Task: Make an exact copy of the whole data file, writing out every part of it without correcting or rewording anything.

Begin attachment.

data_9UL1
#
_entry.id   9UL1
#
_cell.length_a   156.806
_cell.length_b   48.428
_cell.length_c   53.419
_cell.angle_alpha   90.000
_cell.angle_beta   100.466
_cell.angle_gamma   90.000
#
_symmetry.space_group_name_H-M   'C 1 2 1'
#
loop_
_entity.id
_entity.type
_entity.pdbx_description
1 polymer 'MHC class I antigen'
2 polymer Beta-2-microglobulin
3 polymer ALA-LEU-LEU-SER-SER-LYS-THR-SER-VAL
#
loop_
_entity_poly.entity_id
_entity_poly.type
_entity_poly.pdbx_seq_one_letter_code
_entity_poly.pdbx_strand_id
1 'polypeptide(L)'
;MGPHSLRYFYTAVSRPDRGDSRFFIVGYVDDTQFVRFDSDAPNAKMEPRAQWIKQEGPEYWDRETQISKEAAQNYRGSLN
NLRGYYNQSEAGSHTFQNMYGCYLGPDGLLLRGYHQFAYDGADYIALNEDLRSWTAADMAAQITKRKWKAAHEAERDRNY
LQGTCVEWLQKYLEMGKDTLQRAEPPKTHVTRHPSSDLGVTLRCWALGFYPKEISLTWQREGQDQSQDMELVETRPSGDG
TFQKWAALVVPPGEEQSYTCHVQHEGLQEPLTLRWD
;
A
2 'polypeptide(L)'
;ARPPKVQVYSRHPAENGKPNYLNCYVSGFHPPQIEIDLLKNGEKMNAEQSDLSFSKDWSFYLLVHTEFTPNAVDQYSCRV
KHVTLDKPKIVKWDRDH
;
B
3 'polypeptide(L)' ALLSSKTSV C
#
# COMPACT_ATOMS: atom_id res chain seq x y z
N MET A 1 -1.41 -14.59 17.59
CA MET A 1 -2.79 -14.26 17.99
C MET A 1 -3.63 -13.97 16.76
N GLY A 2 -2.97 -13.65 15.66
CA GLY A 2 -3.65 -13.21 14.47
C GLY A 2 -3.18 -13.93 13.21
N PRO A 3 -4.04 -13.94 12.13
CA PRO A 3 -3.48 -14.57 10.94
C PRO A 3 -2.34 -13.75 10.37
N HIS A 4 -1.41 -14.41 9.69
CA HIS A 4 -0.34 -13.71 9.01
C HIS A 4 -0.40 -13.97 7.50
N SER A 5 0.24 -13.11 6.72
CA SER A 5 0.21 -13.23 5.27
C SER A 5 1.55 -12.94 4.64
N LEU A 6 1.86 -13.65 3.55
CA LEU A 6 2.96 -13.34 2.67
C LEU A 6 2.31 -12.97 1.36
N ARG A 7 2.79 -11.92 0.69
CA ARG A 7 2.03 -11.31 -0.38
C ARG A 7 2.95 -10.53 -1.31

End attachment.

data_9UL1
#
_entry.id   9UL1
#
_cell.length_a   156.806
_cell.length_b   48.428
_cell.length_c   53.419
_cell.angle_alpha   90.000
_cell.angle_beta   100.466
_cell.angle_gamma   90.000
#
_symmetry.space_group_name_H-M   'C 1 2 1'
#
loop_
_entity.id
_entity.type
_entity.pdbx_description
1 polymer 'MHC class I antigen'
2 polymer Beta-2-microglobulin
3 polymer ALA-LEU-LEU-SER-SER-LYS-THR-SER-VAL
#
loop_
_entity_poly.entity_id
_entity_poly.type
_entity_poly.pdbx_seq_one_letter_code
_entity_poly.pdbx_strand_id
1 'polypeptide(L)'
;MGPHSLRYFYTAVSRPDRGDSRFFIVGYVDDTQFVRFDSDAPNAKMEPRAQWIKQEGPEYWDRETQISKEAAQNYRGSLN
NLRGYYNQSEAGSHTFQNMYGCYLGPDGLLLRGYHQFAYDGADYIALNEDLRSWTAADMAAQITKRKWKAAHEAERDRNY
LQGTCVEWLQKYLEMGKDTLQRAEPPKTHVTRHPSSDLGVTLRCWALGFYPKEISLTWQREGQDQSQDMELVETRPSGDG
TFQKWAALVVPPGEEQSYTCHVQHEGLQEPLTLRWD
;
A
2 'polypeptide(L)'
;ARPPKVQVYSRHPAENGKPNYLNCYVSGFHPPQIEIDLLKNGEKMNAEQSDLSFSKDWSFYLLVHTEFTPNAVDQYSCRV
KHVTLDKPKIVKWDRDH
;
B
3 'polypeptide(L)' ALLSSKTSV C
#
# COMPACT_ATOMS: atom_id res chain seq x y z
N MET A 1 -1.41 -14.59 17.59
CA MET A 1 -2.79 -14.26 17.99
C MET A 1 -3.63 -13.97 16.76
N GLY A 2 -2.97 -13.65 15.66
CA GLY A 2 -3.65 -13.21 14.47
C GLY A 2 -3.18 -13.93 13.21
N PRO A 3 -4.04 -13.94 12.13
CA PRO A 3 -3.48 -14.57 10.94
C PRO A 3 -2.34 -13.75 10.37
N HIS A 4 -1.41 -14.41 9.69
CA HIS A 4 -0.34 -13.71 9.01
C HIS A 4 -0.40 -13.97 7.50
N SER A 5 0.24 -13.11 6.72
CA SER A 5 0.21 -13.23 5.27
C SER A 5 1.55 -12.94 4.64
N LEU A 6 1.86 -13.65 3.55
CA LEU A 6 2.96 -13.34 2.67
C LEU A 6 2.31 -12.97 1.36
N ARG A 7 2.79 -11.92 0.69
CA ARG A 7 2.03 -11.31 -0.38
C ARG A 7 2.95 -10.53 -1.31